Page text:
When former national football coach Theodore 'Tappa' Whitmore didn't heed the call of the public to summon Jermaine 'Tuffy' Anderson, many were puzzled.
Tuffy, a cult figure among the football-loving people of Waterhouse and the wider Jamaica, was designated the country's cure to our World Cup qualification woes.
But, alas, Tuffy's phone never rang. Waterhouse supporters even protested that he wasn't being given a fair chance. Usually, when you hear people crying for justice for a man in Jamaica, it is because he was killed by the security forces. This was truly refreshing.
So, after Tappa lose di work, Winfried 'Winnie' Schäfer, the amicable German, stepped in. And, like any sensible coach looking to win over the public, called Tuffy into the squad. And wouldn't you guess it? In his second game, with his second chance, Tuffy scored. A real poacher's goal, he just needed a fraction of his boot to steer the ball past the Costa Rican goalkeeper. It wasn't the victory we needed, and with only two games to go, it may ultimately prove futile. But at least, for the Jamaican supporters who bothered to attend the game (some say there were more Costa Ricans in the stands), it gave them the joy they haven't seen in this campaign since the first draw against Mexico.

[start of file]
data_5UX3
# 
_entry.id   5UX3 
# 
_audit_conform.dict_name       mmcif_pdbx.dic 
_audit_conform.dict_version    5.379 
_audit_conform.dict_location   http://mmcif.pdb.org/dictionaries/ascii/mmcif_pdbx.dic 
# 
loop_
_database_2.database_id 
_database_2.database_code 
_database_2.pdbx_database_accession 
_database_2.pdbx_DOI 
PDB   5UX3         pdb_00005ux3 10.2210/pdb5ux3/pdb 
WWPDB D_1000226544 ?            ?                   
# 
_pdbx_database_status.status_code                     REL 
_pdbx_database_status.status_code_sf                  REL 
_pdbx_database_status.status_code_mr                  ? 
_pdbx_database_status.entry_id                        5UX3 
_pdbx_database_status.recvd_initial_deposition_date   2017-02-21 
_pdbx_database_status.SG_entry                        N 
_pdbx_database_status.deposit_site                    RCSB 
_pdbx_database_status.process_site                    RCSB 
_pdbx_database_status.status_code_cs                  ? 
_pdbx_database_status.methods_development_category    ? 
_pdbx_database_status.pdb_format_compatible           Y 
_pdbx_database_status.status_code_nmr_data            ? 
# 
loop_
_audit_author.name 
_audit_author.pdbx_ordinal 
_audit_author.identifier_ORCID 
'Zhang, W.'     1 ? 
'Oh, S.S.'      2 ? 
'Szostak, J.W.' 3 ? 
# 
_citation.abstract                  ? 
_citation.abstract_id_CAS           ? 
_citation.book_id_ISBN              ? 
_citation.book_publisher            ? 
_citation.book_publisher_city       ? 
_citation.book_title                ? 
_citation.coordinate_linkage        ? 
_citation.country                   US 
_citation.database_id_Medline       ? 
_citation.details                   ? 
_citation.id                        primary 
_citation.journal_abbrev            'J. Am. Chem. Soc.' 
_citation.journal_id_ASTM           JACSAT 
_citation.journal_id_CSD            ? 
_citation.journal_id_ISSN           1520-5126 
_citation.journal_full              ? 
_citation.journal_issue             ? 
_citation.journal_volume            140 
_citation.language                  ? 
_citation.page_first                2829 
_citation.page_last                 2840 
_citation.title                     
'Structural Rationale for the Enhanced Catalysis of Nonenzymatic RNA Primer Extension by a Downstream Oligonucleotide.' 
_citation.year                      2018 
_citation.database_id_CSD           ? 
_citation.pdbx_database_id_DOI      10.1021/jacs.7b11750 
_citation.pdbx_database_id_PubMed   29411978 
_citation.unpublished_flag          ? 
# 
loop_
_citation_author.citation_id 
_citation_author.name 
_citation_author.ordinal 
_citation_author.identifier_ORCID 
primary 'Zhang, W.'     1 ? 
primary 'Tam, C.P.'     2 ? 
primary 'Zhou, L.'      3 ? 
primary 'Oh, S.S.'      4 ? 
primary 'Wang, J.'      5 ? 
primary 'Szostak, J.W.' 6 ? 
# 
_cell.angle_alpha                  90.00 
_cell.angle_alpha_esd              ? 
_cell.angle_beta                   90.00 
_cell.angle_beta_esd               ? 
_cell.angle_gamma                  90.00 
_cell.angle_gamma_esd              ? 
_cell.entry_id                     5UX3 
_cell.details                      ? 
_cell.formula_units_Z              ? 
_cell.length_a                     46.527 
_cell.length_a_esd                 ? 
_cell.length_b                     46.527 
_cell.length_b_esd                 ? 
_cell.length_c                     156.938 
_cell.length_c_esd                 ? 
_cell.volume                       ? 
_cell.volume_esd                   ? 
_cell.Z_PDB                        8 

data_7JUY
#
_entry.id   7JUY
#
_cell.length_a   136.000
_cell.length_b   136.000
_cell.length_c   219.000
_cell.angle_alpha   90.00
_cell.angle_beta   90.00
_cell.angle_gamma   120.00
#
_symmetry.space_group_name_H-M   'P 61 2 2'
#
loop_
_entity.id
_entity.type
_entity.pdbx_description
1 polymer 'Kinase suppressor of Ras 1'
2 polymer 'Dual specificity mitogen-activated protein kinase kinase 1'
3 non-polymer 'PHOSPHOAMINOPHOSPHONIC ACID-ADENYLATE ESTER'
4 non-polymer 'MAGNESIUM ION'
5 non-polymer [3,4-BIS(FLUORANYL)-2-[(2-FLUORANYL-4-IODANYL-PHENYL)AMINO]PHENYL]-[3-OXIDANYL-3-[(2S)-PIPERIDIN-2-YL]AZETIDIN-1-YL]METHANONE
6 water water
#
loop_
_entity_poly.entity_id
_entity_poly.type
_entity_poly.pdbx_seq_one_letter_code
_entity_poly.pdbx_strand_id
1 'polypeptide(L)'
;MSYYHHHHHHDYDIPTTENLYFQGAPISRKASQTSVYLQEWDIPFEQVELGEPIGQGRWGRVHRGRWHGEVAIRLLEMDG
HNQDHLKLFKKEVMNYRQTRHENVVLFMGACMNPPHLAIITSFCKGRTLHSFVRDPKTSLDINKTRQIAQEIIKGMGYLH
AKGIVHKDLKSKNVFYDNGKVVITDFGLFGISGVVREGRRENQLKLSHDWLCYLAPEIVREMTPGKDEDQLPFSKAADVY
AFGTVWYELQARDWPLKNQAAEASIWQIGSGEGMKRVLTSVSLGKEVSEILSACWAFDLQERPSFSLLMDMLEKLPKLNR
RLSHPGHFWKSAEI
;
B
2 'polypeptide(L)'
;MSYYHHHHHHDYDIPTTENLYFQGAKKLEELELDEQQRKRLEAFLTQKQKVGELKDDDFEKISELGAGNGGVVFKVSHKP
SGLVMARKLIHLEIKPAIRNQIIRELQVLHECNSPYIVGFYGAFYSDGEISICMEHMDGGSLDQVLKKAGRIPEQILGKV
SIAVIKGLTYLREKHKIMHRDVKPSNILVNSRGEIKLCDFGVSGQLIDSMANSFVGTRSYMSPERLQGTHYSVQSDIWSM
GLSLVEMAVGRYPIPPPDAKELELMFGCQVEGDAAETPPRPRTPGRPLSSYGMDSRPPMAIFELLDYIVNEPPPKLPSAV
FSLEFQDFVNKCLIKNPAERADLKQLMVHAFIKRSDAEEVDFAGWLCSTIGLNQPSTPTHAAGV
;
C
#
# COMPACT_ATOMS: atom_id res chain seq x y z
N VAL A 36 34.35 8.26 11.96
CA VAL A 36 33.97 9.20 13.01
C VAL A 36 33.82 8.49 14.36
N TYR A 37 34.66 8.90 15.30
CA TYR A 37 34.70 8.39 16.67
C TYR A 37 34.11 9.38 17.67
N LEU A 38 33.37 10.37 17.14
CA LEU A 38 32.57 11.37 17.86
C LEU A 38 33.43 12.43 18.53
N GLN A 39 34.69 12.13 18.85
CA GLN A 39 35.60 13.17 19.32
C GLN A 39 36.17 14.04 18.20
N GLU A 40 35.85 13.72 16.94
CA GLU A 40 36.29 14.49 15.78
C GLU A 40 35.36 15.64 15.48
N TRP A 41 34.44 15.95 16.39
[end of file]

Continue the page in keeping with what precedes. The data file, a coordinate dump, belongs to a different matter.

Tuffy's selection was vindicated in their eyes, and the inevitable comments, like, 'If Tuffy did deh deh long time ...' started to surface. In fairness to Whitmore, we are all experts in hindsight. Sure, there is the possibility that Tuffy would have made a positive difference and we would be in far better shape in the qualifying group (right now we're practically comatose). But it is possible that Tuffy may not have had the success many think, and then we'd be in the same position (we're last, so we couldn't be any worse). Who knows? The fact is, your powers of persuasion would have to be of the highest order to convince rabid Reggae Boyz fans that introducing Tuffy earlier in the campaign would not necessarily have saved our skins.
Tuffy is an easy person to root for. Humble background, doesn't try to 'twang' when he speaks (you get the real patois), gives everything on the field, and is entertaining. He's the type of character I've felt the team needed from the beginning. And, ironically, in Tuesday's game, Tuffy wore the number '5', once donned by one of my all-time favourite Reggae Boyz, Ian 'Pepe' Goodison. Coincidence?
Whatever happens in the next two games, and whether we get the results we need in the other teams' fixtures, Tuffy has provided us with the feel-good factor that has been largely missing from this campaign. If this is his biggest moment, let's all enjoy it.
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